Now, my second point is very simply that administrative theory stands in contrast to administrative reality and is a sort of fig leaf that covers it up. And it's not just me who says this. Daniel Farber, Anne O'Connell—and they're not conservatives—say that there is, and I quote, "a gap between theory and practice which leads to an increasingly fictional yet deeply ingrained account of administrative law." That's right, administrative theory is largely fictional, and that includes a lot of judicial doctrines. Rather than justify the realities, it disguises them, and not very well.
Now, how is this so? I'm just going to run through a few of many possible examples. We could spend an hour on this, but I don't want to do that to you. First, nondelegation -- Jon very candidly, and I appreciate him saying this, says that it's a fiction to say Congress isn't delegating legislative power to agencies. And of course, even the word delegation is a misnomer. It's a distraction. The Constitution vests legislative power in Congress, and the reality is that Congress is divesting itself of that power. We should all stop using the word delegation. The Court may use it, but we have to press them not to because the constitutional word is vest and divest, and once you think about that, you realize the violation of the Constitution.
Then there's the intelligible principle test. Congress supposedly uses intelligible principles to guide agencies. But such principles often do nothing of the sort, as Jon says, and again, I appreciate being able to quote him, "This test is flabby." That's a bit of an understatement, but I appreciate the thought.
And of course, Congress often doesn't even offer an intelligible principle. See the Gundy case, right? Administrative power is said to be democratic. No kidding. That's the standard academic justification for it, allegedly because it comes with notice and comment, oh my. Jon writes about this as, and I quote, "meaningful and truly" -- it's not just democratic, it's "truly democratic public participation."
Well, on this, I want to just rely on Justice Kagan. That's right, Justice Kagan has described notice and comment as a charade. That’s her word. And then it said—and this comes in some of the theories of our colleagues on this little bench here—Jon -- the theory is that agencies unbiased both in regulation and adjudication, Jon writes about the civil servants as the administrative state's judiciary. Really? This is clearly false. The overwhelming majority are on one side of the political spectrum. He said that civil servants have treated Democratic and Republican administrations alike. Really? Well, I leave you to judge that.
And then when we get to adjudication, it's all the more curious. We have to have neutrality in adjudication. But of course, administrative adjudication is profoundly biased. ALJs are often chosen to favor their agencies, notwithstanding the theory, their decisions ultimately decided by or viewable by agency heads who are political appointees who adopt administrative rules and set prosecutorial policy. ALJ procedures are slanted to favor the agencies. An SEC ALJ recently boasted that he has never held against the agency. He told this to a defendant, trying to get them to settle. "I've never held against the agency. Now what are you going to do?" And I won't bore you with all of this. If you want to read more about ALJ bias, read the NCLA's brief in Lucia v. SEC. It's sort of a Brandeis brief just documenting layers and layers of bias just at one agency. And then, of course, there's the separation of functions in agencies. Well, that's not the Constitution's separation of powers, but what's more, it's not even the reality because there is not really separation. This is clear from the agency adjudication.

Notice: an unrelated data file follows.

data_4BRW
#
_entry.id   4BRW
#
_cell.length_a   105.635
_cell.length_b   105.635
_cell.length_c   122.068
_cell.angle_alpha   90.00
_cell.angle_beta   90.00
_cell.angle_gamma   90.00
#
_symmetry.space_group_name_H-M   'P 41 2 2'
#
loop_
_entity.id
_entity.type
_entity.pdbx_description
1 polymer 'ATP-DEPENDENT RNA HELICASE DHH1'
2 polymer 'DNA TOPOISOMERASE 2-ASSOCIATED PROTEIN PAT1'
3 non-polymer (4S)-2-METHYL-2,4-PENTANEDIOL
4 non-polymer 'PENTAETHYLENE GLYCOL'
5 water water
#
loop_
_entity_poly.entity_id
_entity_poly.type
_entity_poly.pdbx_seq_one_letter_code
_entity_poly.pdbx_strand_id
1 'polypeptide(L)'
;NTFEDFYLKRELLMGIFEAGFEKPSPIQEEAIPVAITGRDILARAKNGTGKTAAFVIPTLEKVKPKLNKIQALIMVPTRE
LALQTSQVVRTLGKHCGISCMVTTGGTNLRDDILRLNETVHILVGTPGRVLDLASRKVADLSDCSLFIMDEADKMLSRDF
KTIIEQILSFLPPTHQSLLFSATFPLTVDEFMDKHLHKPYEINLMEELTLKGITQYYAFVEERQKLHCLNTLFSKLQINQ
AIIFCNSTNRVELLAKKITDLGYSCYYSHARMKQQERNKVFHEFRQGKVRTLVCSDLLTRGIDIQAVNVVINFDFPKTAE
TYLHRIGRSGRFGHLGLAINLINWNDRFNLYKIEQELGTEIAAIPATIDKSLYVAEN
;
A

Okay, I'm not going to keep on going. We all know all this stuff. To sum up, administrative power is a profound threat to civil liberties and has to be understood not as a separation of powers problem, not as a delegation problem, but as a threat to civil liberties. We need a civil liberties movement against this great threat to our freedom. And then, second, administrative theory is just a fig leaf. It covers up the reality of lost freedom. Thank you.
Hon. Britt Grant: Thank you. We'll move to Professor Kovacs.
Prof. Kathryn Kovacs: Good morning. Thank you. Thank you for the introduction. Thank you so much for the invitation to be here. I'm really delighted to be one of the only light gray suits in the room. And I feel like being on the jumbotron, I should get up and dance. But instead, I'm going to talk about the Administrative Procedure Act. So as Judge Grant pointed out, I've practiced law for a long time. I've practiced in the government for 15 years, and that experience puts me at the more practical end of the continuum in legal academia, makes me kind of a weirdo, actually, in legal academia.
So I take the fourth branch as a fait accompli, and I write about the Administrative Procedure Act of 1946 which embodies the compromise liberals and conservatives reached to constrain federal administrative agencies. The APA treated the New Deal as a done deal and created a framework for agency procedure and judicial review that balances the values of regulatory programs and private interests. Unfortunately, the courts never really implemented the APA as written. I think we should try it. And today, I'd like to talk about just one aspect of that.